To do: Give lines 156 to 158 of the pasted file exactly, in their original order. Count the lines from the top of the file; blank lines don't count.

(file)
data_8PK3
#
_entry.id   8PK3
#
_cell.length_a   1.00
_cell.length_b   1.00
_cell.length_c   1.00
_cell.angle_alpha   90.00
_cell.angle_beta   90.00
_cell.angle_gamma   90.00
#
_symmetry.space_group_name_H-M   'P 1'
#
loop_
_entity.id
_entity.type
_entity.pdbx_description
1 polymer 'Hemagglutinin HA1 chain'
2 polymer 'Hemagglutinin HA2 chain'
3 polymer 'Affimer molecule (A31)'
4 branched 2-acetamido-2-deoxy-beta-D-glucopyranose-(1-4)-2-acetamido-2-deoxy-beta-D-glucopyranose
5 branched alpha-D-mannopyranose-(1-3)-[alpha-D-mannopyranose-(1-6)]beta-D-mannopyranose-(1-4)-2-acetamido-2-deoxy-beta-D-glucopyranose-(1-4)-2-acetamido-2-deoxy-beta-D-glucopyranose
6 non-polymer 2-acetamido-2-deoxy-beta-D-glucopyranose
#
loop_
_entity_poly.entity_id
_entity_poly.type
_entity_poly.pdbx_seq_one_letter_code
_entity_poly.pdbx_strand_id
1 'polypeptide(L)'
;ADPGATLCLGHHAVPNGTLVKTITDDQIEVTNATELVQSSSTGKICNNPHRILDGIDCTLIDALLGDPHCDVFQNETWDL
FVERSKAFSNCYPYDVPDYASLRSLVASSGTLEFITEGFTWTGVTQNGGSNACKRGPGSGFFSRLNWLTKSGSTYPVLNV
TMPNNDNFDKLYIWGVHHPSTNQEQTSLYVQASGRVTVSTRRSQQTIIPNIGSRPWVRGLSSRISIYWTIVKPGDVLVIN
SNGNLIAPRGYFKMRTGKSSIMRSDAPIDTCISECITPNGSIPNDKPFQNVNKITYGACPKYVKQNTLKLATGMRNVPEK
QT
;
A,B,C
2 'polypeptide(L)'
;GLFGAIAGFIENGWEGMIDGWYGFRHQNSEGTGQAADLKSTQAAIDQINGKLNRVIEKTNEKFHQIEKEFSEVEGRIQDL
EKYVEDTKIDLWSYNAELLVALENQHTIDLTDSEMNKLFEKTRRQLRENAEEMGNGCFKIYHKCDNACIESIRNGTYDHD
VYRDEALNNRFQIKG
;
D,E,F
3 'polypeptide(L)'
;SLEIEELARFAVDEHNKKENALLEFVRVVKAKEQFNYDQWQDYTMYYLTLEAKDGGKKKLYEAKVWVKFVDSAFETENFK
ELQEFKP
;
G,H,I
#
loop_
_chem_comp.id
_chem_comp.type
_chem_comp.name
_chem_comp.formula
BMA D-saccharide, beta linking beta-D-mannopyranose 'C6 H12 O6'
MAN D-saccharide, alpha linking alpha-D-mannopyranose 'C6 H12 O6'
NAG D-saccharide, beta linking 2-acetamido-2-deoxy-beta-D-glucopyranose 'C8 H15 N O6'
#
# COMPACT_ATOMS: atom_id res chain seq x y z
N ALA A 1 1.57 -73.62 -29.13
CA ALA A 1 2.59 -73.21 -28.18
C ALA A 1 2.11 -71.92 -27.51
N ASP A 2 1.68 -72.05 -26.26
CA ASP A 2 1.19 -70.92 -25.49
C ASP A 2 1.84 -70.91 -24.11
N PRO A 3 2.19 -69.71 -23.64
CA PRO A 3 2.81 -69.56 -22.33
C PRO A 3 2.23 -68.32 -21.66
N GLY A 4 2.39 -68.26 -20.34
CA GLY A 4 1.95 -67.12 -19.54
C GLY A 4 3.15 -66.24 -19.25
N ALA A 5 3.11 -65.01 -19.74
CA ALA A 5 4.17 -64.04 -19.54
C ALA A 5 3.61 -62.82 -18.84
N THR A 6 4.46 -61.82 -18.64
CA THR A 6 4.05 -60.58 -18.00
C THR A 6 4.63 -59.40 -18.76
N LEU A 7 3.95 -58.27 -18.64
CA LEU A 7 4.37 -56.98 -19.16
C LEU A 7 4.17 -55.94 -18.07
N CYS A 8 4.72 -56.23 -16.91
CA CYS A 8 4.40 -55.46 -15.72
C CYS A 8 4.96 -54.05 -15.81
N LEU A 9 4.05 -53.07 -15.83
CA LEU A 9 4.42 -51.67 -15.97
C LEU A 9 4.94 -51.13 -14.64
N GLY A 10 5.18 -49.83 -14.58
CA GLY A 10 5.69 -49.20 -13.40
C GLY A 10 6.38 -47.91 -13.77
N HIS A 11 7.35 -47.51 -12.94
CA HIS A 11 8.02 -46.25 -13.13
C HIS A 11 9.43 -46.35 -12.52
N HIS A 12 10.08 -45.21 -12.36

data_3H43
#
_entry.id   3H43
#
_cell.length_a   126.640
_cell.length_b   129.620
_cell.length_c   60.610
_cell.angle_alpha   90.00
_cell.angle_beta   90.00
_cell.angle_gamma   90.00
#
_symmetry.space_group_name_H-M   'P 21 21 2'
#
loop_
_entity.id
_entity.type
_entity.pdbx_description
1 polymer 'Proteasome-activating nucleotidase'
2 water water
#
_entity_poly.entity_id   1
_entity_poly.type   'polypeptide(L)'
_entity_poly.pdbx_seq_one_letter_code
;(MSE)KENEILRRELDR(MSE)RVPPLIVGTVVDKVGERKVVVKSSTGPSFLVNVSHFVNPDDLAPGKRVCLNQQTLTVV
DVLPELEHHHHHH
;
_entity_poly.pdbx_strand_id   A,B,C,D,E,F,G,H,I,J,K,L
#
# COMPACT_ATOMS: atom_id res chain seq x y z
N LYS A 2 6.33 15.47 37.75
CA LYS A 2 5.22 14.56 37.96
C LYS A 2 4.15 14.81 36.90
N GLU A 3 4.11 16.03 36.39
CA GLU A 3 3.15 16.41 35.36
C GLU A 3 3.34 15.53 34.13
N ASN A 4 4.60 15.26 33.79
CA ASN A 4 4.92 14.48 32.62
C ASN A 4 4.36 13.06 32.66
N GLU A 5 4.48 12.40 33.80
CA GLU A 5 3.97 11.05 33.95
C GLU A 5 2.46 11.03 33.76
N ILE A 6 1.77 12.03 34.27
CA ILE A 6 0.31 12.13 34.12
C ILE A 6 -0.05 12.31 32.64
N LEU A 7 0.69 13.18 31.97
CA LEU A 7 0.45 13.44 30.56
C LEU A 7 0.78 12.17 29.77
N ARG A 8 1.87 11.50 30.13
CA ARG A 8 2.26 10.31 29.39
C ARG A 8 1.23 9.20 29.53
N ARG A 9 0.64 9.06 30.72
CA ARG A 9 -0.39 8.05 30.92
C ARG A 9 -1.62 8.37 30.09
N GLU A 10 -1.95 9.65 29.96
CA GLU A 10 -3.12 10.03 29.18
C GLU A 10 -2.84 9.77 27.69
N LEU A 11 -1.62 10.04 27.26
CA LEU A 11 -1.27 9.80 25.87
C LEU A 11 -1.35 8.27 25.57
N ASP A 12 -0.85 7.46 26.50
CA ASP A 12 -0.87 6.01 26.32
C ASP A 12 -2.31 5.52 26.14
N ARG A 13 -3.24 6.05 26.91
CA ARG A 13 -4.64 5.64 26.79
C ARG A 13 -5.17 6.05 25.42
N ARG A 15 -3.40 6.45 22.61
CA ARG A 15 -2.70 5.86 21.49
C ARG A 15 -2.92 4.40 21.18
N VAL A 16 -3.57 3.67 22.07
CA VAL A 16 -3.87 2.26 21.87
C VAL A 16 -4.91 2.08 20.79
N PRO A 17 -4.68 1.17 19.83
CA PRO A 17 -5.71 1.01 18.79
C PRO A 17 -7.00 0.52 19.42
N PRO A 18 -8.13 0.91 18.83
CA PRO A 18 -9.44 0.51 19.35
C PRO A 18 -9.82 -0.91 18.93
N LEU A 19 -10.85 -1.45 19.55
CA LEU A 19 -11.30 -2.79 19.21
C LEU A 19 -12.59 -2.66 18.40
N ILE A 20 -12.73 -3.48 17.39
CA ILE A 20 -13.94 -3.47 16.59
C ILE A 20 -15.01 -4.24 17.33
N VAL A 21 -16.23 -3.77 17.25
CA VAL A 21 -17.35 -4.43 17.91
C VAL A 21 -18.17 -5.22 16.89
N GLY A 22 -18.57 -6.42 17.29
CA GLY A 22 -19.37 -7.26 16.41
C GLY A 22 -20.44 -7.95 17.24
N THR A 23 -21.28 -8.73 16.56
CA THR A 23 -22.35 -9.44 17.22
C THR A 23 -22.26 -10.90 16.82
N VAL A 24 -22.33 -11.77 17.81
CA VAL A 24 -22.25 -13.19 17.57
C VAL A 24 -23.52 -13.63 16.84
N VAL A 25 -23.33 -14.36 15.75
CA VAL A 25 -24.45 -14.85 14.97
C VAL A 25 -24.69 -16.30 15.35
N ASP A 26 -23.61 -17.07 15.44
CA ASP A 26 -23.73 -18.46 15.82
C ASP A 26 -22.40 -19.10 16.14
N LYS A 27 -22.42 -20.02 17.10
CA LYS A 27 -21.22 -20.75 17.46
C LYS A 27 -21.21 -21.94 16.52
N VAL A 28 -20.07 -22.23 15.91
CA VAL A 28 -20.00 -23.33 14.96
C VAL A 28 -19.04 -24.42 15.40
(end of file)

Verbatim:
N ARG A 13 -3.24 6.05 26.91
CA ARG A 13 -4.64 5.64 26.79
C ARG A 13 -5.17 6.05 25.42